Education: Kernels of Wisdom

by Jennie Aspinall

5 min read

In December 2021, Manchester Museum visited two local primary schools to deliver a series of workshops about Indigenous gardening, led by Border Crossings (a charity that celebrates the world’s First Nations) with support from the National Lottery Heritage Fund. The Botany Bay project set out to “make use of the migration histories of plants and crops, and their Indigenous cultural heritage in relation to ecology and reciprocity, as a way to stimulate young people to explore new ways of living”.

In a school hall, inside Manchester Museum’s Inflatable Museum, Alexandra P. Alberda, the Curator of Indigenous Practices, seamlessly wove together object handling with personal experience and storytelling. Throughout the workshops, pupils reflected upon where our common food plants come from, how these plants were, and are, used by Indigenous peoples of the Americas, and how colonisation impacted upon these practices. Using colourful corn, beautiful butterflies, and antique prints of medicinal plants, the group explored different ways of knowing, based on kinship and care, and the event was less about teaching and perhaps better described as gifting.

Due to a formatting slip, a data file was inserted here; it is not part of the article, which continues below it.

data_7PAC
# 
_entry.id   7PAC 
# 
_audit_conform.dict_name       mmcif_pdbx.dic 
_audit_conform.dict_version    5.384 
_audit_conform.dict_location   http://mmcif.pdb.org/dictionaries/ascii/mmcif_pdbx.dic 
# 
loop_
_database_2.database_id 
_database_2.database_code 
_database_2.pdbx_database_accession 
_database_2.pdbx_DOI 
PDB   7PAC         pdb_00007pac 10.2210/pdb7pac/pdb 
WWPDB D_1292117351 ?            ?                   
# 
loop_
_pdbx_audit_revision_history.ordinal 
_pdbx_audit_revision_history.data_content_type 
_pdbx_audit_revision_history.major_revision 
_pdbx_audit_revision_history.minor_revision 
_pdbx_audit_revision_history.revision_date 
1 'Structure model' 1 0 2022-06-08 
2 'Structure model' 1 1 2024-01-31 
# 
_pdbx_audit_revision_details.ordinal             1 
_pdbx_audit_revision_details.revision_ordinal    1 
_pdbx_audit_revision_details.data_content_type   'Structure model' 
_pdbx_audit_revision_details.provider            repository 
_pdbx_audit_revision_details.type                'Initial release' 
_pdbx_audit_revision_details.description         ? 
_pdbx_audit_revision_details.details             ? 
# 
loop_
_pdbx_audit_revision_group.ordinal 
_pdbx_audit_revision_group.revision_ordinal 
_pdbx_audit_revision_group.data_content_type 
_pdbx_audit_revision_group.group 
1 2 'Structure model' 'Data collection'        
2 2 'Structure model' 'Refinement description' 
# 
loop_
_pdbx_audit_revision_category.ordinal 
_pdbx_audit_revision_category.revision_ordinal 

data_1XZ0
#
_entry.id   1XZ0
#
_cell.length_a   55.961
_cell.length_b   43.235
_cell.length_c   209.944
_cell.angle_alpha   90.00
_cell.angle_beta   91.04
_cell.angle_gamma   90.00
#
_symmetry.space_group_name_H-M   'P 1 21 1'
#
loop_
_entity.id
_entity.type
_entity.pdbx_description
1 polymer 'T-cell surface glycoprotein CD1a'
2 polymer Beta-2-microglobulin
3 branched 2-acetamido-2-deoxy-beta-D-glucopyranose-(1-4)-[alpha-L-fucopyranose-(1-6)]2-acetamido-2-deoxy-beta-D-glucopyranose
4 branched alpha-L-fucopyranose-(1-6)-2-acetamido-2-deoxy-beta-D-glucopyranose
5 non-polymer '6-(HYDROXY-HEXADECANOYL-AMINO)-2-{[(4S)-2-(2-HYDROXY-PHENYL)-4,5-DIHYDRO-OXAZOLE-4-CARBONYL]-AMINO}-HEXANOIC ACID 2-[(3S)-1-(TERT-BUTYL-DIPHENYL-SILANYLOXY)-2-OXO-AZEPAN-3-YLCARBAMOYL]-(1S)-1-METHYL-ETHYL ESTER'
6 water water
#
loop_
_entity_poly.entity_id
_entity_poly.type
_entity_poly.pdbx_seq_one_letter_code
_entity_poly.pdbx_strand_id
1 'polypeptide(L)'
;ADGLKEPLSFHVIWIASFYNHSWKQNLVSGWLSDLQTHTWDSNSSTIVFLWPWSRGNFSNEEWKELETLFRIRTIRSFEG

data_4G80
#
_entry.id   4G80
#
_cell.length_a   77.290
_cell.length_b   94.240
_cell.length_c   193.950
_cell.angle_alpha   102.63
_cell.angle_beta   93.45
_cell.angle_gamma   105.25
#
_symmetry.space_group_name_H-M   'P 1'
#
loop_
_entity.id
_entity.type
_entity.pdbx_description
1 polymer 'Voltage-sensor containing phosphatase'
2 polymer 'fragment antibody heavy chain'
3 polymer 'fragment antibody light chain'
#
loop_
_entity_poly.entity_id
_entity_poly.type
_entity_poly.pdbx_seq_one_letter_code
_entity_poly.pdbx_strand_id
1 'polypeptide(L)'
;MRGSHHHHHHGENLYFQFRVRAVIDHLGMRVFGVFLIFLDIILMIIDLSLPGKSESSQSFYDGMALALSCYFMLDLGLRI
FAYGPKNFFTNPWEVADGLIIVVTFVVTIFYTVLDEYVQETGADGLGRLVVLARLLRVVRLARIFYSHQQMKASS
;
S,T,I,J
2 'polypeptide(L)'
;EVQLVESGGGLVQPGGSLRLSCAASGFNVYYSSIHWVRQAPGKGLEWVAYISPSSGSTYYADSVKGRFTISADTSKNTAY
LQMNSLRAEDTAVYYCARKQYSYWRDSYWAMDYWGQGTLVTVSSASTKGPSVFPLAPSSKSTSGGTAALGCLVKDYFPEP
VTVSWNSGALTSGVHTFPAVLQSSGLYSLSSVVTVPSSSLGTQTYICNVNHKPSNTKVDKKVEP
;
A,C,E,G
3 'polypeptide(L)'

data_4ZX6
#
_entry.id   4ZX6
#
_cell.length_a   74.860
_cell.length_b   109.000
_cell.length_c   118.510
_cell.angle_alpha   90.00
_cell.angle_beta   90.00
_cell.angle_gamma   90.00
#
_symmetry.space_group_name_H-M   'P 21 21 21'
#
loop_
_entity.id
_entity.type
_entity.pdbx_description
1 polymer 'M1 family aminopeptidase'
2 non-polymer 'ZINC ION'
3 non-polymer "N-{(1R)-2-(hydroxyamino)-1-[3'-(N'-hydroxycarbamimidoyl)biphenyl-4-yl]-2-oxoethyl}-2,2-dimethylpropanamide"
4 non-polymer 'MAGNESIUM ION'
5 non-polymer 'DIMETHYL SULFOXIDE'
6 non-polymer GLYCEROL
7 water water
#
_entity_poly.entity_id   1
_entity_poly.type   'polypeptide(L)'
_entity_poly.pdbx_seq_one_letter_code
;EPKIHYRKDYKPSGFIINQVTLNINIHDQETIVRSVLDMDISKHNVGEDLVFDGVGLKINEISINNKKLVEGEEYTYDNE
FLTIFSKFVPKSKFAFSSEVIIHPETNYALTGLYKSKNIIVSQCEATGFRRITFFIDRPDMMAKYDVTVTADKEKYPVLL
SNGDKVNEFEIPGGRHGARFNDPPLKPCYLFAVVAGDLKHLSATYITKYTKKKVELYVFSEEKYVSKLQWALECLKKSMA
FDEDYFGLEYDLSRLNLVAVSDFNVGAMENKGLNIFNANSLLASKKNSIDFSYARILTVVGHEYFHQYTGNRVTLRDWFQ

The pupils started to make connections and comparisons with their own lived experiences, and to develop plans for their own sustainable school garden. It was sobering to see how discussing the museum objects revealed a genuine concern about climate change and its impacts for many of the pupils.

I learnt that if you be kind to nature, it will be kind to you… …We can say thank you and probably kiss the plant(s)